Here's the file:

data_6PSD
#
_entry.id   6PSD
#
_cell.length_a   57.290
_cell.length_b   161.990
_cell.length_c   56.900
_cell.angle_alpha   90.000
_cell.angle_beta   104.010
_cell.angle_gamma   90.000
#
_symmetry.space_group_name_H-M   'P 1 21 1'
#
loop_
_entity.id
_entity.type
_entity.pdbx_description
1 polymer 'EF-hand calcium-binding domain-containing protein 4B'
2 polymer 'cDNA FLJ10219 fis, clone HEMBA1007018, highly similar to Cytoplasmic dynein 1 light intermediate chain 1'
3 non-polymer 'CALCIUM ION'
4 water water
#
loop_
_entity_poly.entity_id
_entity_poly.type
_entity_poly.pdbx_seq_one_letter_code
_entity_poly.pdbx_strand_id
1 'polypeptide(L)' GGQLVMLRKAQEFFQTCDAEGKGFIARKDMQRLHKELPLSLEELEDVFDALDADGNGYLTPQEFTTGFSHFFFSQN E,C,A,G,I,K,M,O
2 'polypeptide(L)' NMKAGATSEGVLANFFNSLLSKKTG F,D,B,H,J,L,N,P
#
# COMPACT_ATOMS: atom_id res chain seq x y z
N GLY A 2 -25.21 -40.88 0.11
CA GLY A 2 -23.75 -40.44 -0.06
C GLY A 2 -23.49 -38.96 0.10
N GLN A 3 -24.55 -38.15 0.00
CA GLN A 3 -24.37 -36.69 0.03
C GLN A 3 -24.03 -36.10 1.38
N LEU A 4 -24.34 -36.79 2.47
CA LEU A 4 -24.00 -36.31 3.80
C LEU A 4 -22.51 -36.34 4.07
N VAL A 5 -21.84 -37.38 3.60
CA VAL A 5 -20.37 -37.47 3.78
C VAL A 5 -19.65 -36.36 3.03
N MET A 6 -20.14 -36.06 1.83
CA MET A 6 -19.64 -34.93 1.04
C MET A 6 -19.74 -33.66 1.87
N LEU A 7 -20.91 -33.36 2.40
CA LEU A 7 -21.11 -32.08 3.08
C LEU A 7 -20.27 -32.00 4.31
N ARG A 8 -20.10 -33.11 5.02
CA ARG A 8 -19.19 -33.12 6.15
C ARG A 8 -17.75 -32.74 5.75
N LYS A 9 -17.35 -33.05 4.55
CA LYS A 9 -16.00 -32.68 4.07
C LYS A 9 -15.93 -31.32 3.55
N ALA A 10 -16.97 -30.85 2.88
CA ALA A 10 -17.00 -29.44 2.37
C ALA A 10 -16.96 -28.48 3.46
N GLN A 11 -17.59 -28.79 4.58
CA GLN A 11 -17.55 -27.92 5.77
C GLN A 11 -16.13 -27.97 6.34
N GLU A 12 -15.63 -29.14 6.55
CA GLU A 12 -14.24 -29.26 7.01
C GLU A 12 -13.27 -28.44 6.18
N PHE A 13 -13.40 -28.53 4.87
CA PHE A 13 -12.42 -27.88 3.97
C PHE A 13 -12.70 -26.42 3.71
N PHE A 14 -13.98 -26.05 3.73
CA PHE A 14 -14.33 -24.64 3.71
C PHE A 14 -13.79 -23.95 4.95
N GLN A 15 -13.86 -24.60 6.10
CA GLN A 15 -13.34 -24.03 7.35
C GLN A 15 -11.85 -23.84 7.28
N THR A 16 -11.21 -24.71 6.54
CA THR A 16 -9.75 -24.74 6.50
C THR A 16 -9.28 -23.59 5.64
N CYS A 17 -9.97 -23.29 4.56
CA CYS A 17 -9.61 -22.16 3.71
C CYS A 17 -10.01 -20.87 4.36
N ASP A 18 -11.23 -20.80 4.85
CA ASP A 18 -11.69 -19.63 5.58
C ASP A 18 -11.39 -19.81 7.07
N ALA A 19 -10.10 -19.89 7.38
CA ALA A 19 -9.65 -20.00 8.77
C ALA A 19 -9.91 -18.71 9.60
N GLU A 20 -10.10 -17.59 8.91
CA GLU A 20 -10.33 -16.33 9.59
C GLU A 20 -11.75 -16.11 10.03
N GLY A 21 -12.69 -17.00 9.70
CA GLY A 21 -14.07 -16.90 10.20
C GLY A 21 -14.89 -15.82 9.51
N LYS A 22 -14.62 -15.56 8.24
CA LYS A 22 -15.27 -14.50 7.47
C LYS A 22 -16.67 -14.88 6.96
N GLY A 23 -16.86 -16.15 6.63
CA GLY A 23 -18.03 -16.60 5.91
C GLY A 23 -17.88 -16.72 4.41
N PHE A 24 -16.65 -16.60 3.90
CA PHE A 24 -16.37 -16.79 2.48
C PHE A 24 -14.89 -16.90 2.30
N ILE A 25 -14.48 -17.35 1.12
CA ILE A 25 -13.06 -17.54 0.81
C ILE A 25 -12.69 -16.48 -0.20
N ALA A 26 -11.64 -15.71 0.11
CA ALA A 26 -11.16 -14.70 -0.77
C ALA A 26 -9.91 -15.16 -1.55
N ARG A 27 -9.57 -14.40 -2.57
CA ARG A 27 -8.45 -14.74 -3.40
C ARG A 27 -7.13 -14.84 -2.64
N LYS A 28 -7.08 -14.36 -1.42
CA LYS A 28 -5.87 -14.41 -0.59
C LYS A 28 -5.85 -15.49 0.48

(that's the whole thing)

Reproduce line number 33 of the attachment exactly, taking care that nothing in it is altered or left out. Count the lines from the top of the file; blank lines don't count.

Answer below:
CA GLY A 2 -23.75 -40.44 -0.06